I have been asking myself these questions for the last several months. I started going to therapy and immediately it became clear that I am doing too much. There is my day job as the Executive Director of Community Change Inc. We are a small, scrappy anti-racism organization that receives little in the way of grant funding; we are 90% donor funded. I spend a lot of time convincing people to support our work. Since 2014, I have managed to financially stabilize the organization and grow our programming, this is no small feat considering the other things that have happened since 2014. My marriage ended and I moved out of the family home in fall of 2015. My son got married in 2016 and became a dad in 2017, thus making me a grandmother. I also worked to grow the readership of this blog.

Our readership now extends far beyond Maine and New England. Last month a patron made a gift from Australia. This year alone, I have had over a dozen speaking engagements across New England and my fall speaking calendar is 90% full. But I have had to hustle for all that harder and longer than have my professional peers who aren’t Black and female.

My youngest child just turned 13 and I spend 50% of my physical time with her, but in the last three years, I have spent no more than 12 consecutive days at my own home due to my travel schedule. And sometimes that means time spent with her is at the family home I left when the marriage ended, while I’m in-between travel and my real home. And as you can imagine, that can get awkward no matter how well my co-parent and I get along.

I am inundated with requests to speak/teach/show up and honestly it’s overwhelming. People are forever asking if I want to engage in social/racial justice work during my off time. I’m frequently asked to do work for free or for amounts so low they might as well be free when you factor in travel costs and time lost. Um, NO! Even when I state this clearly, people still think they are an exception and ask for XYZ. Clearly the idea that a Black woman might have boundaries is hard for people to grasp.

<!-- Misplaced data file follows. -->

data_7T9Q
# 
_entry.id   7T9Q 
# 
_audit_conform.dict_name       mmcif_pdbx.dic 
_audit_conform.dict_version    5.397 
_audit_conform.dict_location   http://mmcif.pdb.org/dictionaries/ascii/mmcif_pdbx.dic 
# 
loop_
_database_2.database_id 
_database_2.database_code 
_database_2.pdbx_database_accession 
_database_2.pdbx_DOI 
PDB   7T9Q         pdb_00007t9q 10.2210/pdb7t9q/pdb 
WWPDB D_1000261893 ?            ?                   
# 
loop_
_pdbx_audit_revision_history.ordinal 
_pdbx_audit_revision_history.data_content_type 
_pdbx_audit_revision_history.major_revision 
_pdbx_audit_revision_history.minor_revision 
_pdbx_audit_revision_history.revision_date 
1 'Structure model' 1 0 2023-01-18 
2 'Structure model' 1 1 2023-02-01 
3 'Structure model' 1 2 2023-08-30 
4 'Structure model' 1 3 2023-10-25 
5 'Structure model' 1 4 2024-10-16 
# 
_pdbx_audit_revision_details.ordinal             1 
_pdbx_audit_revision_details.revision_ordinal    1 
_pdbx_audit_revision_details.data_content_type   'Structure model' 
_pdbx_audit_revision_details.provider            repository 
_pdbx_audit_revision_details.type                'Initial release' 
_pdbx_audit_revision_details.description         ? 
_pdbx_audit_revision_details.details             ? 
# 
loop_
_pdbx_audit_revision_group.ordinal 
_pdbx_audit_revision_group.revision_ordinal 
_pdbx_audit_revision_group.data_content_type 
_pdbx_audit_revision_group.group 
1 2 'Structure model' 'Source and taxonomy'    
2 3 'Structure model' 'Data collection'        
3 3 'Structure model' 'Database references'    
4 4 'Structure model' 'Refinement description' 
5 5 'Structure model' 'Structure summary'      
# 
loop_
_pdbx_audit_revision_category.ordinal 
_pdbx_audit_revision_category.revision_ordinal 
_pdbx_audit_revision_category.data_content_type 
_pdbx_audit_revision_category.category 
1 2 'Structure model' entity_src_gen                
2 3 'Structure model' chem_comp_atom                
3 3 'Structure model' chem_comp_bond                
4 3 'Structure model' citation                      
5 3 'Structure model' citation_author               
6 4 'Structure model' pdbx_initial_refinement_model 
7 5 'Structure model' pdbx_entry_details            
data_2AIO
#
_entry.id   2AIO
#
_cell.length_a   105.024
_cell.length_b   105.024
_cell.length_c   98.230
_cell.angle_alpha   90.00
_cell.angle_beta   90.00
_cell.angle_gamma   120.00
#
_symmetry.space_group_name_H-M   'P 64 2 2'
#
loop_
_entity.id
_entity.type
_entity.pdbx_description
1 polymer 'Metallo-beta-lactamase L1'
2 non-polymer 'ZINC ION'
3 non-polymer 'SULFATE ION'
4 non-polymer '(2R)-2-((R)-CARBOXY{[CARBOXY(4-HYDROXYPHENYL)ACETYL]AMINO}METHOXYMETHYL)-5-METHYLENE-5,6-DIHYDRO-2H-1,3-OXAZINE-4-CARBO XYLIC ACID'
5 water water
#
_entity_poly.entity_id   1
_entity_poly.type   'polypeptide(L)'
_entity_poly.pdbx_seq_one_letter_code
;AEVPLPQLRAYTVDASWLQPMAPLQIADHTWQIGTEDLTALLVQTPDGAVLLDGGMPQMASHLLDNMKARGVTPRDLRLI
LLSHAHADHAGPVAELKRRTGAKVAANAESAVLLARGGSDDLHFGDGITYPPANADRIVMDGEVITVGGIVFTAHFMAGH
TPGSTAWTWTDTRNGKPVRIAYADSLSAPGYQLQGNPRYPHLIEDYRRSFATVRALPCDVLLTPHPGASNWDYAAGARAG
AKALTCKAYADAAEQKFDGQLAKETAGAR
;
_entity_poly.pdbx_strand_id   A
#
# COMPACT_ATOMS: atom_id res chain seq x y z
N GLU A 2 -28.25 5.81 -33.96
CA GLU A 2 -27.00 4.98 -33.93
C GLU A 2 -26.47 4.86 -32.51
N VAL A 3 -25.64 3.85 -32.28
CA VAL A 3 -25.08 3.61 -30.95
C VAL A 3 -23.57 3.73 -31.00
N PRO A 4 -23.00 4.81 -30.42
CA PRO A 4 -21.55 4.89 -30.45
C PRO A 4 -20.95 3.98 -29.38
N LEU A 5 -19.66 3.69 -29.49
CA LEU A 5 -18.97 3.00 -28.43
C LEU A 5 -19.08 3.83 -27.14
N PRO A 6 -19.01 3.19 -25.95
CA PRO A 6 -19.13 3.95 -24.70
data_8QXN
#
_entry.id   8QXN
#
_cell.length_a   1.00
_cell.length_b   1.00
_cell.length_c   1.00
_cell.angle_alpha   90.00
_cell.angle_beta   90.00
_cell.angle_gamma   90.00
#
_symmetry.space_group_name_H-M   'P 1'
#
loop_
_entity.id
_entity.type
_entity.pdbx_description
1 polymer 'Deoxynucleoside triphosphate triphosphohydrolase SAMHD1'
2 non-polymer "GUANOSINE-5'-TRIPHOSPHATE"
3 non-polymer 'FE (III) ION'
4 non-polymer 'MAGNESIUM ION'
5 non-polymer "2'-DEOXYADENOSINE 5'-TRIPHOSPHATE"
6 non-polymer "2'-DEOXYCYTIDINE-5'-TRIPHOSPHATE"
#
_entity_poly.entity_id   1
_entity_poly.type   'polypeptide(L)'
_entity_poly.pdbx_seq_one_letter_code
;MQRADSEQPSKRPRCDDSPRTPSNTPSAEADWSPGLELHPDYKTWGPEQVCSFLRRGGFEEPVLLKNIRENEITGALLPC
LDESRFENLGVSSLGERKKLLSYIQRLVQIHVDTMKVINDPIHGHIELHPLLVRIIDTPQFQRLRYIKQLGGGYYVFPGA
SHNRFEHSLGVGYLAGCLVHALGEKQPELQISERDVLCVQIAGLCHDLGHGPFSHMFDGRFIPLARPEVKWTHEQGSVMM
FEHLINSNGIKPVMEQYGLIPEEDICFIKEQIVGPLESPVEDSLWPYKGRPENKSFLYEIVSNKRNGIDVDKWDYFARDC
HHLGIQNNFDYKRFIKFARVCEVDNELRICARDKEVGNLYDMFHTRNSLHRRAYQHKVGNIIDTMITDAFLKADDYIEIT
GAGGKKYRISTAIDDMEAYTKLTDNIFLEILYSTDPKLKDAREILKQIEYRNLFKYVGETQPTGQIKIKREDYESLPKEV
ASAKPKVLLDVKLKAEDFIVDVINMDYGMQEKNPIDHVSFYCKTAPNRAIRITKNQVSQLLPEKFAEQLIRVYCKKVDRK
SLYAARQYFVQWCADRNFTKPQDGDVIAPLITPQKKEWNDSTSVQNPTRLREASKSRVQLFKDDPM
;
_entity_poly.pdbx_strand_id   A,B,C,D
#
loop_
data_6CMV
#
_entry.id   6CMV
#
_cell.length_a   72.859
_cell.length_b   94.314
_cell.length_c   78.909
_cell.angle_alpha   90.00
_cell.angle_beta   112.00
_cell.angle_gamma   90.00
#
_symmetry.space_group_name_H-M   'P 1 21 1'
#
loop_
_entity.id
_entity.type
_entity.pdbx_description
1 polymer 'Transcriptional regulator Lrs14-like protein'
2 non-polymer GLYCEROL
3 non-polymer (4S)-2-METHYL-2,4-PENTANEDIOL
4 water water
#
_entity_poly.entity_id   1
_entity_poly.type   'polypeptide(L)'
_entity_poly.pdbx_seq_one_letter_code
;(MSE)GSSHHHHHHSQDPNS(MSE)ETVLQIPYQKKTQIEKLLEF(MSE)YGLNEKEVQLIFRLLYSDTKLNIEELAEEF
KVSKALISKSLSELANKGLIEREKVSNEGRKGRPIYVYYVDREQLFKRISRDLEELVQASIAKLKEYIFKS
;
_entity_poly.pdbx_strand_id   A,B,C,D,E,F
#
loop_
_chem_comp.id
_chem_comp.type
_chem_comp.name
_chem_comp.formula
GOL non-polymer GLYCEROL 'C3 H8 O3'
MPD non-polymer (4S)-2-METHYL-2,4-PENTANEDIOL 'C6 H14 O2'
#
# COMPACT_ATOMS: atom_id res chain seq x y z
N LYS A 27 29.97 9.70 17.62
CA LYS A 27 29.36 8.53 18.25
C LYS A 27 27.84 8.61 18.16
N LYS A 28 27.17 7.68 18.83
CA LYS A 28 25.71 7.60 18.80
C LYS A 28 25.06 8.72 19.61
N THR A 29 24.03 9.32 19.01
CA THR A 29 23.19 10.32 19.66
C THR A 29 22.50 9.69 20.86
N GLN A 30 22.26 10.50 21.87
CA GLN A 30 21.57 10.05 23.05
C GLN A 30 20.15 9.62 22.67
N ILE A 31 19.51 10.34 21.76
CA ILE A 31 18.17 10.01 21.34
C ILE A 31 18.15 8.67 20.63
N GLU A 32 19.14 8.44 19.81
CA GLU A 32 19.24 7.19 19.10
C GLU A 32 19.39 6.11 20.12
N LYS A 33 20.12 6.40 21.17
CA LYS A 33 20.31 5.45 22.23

All this to say: I have been heading head-first into the wall of exhaustion. I spent months trying to decide if I should take the plunge and quit my day job and trust that it would work out. I started ramping up my No’s.  No is my new jam.

The thing is, my situation isn’t unique. It’s what many Black women face, we give so much of ourselves and rarely is anyone concerned with our personal well-being. Even in a Black Lives Matter climate, how often do we see the Black women in our lives and ask what can we do for them? Do we see them as individuals outside of their Blackness? Or do they remain a fixed modern day Mammy whose mission is serve us, teach us and guide us? I’ve seen so many pieces published on how Black women are saving the country in so many ways by making things happen and building awareness and getting out the vote, but why are they leaned on so heavily to do that? Where is most of everyone else?

After months of feeling stressed, I worked up the courage to ask my board of directors at the day job for a sabbatical. Long story short: I am off work until after Labor Day. No emails, texts, calls or meetings.  Last night I slept for eight hours. To wake up and not feel like I have to hit the ground running is a marvelous feeling, it’s damn near orgasmic to not have to do anything and to not have to worry if I can pay my rent since this is a paid sabbatical. The internal silence is a gift. (However, as you see right here, I still have to hustle to work on the website here and post blogs and monitor my social media and promote stuff, sabbatical or not.)

This post is a bit more personal than my usual these days but I wanted to be honest about where I am at this moment in my life. While I am not on a sabbatical from BGIM Media, I am taking it easy especially because I have enlisted the assistance of a podcast producer and we record our first episode next week. The podcast will launch right after Labor Day. Weekly postings will continue though we are looking at six posts this month rather than the usual eight.

For all of you who are there for Black women—I mean, really there—thank you. For those of you who haven’t been, please start stepping up because we can’t do so much alone and we damn sure can’t do it without some emotional, social and financial support for our efforts.


f this piece or this blog resonates with you, please consider a one-time “tip” or become a monthly “patron”…this space runs on love and reader support. Want more BGIM? Consider booking me to speak with your group or organization.

Comments will close on this post in 60-90 days; earlier if there are spam attacks or other nonsense.

Photo by Jared Rice from Unsplash